I’d like to mimic the effect of window.location.reload(), but only for the “isolated world” which my content script is running in. That is, remove all existing JS, particularly callbacks and event bindings. Is there a nice way to do this?

Note: chrome.runtime.reload() doesn’t work for this; it has the effect of reloading the extension and the background script, but it does not reload existing content scripts until the user refreshes.


As far as I can tell, there's no automatic way to re-inject content scripts, for example during an extension update. What you can do is to find all tabs whose url matches the pattern you need, and programmatically re-inject the content scripts using chrome.tabs.executeScript.

Note that this method requires to add a permission for the same URL pattern as the one used by your content script.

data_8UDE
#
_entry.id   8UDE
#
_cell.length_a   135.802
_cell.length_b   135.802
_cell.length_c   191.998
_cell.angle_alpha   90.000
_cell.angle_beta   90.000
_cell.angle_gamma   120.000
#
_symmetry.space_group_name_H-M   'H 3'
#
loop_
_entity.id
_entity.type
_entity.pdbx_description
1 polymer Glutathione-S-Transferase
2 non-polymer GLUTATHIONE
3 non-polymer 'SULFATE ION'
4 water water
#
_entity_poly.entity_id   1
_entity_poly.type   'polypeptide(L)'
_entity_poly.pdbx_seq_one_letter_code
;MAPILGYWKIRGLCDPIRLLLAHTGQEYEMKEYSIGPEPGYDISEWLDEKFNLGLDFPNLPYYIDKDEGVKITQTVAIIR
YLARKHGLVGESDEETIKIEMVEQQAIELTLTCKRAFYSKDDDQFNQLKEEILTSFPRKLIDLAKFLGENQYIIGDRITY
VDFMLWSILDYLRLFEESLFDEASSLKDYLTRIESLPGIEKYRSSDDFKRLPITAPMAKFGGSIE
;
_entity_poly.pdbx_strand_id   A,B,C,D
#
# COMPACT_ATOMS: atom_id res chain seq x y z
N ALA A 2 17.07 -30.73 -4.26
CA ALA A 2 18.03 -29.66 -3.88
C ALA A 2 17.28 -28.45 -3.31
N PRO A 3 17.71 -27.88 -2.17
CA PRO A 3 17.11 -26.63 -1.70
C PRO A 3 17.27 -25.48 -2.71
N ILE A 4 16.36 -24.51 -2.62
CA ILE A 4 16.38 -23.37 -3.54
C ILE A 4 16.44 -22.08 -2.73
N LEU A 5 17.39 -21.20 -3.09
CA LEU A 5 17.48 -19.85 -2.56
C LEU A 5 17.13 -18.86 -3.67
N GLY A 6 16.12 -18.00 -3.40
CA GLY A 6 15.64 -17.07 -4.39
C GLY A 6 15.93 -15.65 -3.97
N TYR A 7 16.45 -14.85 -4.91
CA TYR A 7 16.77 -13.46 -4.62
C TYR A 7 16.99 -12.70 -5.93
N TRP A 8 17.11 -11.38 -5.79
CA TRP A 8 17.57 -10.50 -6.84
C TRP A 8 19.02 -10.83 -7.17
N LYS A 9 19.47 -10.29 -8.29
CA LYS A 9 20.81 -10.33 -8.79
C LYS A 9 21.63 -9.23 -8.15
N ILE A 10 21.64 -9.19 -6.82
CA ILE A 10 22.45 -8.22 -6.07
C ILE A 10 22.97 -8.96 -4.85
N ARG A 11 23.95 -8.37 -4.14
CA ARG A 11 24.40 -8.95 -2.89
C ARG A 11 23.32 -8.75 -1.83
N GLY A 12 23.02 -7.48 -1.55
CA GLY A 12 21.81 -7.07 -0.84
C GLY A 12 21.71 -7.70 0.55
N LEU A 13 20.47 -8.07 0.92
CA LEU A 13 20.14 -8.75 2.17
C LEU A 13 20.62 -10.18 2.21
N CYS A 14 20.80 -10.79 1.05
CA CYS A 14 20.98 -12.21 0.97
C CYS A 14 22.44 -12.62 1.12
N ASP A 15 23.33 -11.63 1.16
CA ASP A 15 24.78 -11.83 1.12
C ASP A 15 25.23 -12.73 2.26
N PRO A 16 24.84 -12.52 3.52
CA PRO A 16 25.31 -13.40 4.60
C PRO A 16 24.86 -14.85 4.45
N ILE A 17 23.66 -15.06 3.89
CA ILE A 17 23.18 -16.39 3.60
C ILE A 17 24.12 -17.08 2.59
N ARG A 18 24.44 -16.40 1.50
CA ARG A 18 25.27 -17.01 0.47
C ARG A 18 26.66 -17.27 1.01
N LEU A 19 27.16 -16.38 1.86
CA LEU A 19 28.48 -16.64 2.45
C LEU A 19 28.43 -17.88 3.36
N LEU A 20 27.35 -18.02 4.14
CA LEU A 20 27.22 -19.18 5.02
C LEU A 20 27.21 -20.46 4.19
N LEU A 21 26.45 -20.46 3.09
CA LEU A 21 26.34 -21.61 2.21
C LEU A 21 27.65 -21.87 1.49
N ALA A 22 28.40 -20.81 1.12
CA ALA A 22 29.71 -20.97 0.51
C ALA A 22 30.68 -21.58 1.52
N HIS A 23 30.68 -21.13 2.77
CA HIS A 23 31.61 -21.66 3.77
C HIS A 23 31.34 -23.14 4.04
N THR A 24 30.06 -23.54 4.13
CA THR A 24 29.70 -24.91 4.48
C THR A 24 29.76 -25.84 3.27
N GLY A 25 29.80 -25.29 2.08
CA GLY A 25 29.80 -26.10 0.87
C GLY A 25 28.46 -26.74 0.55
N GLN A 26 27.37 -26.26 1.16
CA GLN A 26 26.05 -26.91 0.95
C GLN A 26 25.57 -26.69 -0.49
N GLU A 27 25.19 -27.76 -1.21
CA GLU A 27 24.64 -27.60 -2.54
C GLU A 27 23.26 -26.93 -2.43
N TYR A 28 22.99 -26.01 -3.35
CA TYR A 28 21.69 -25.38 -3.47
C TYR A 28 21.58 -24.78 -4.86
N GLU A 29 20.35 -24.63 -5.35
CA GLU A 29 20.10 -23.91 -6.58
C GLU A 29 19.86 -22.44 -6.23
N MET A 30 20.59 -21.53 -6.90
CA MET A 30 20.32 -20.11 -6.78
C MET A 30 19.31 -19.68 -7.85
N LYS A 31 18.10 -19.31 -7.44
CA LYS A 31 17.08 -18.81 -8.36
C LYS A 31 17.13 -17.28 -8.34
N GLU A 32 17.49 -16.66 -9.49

"matches": [ "http://*.google.com/*" ],
        "js": [ "content_script.js" ]
    "tabs", "http://*.google.com/*"


chrome.tabs.query({ url: "http://*.google.com/*" }, function(tabs)
    for(var i = 0; i < tabs.length; i++)
        chrome.tabs.executeScript(tabs[i].id, { file: "content_script.js" }, function() {});
  • 2
    The problem is that this leaves the existing context untouched. If I start a setInterval in one executeScript it'll still be running after the next executeScript.
    – Mispy
    Oct 14 '13 at 10:19
  • When the second content script is executed a second time, you have access to the previous variables, so you could reset everything.
    – Métoule
    Oct 14 '13 at 11:33
  • @Metoule You do not have access to previous variables when injecting after reloading the extension from chrome://extension. Have you tested this?
    – vaughan
    Feb 26 '14 at 8:44

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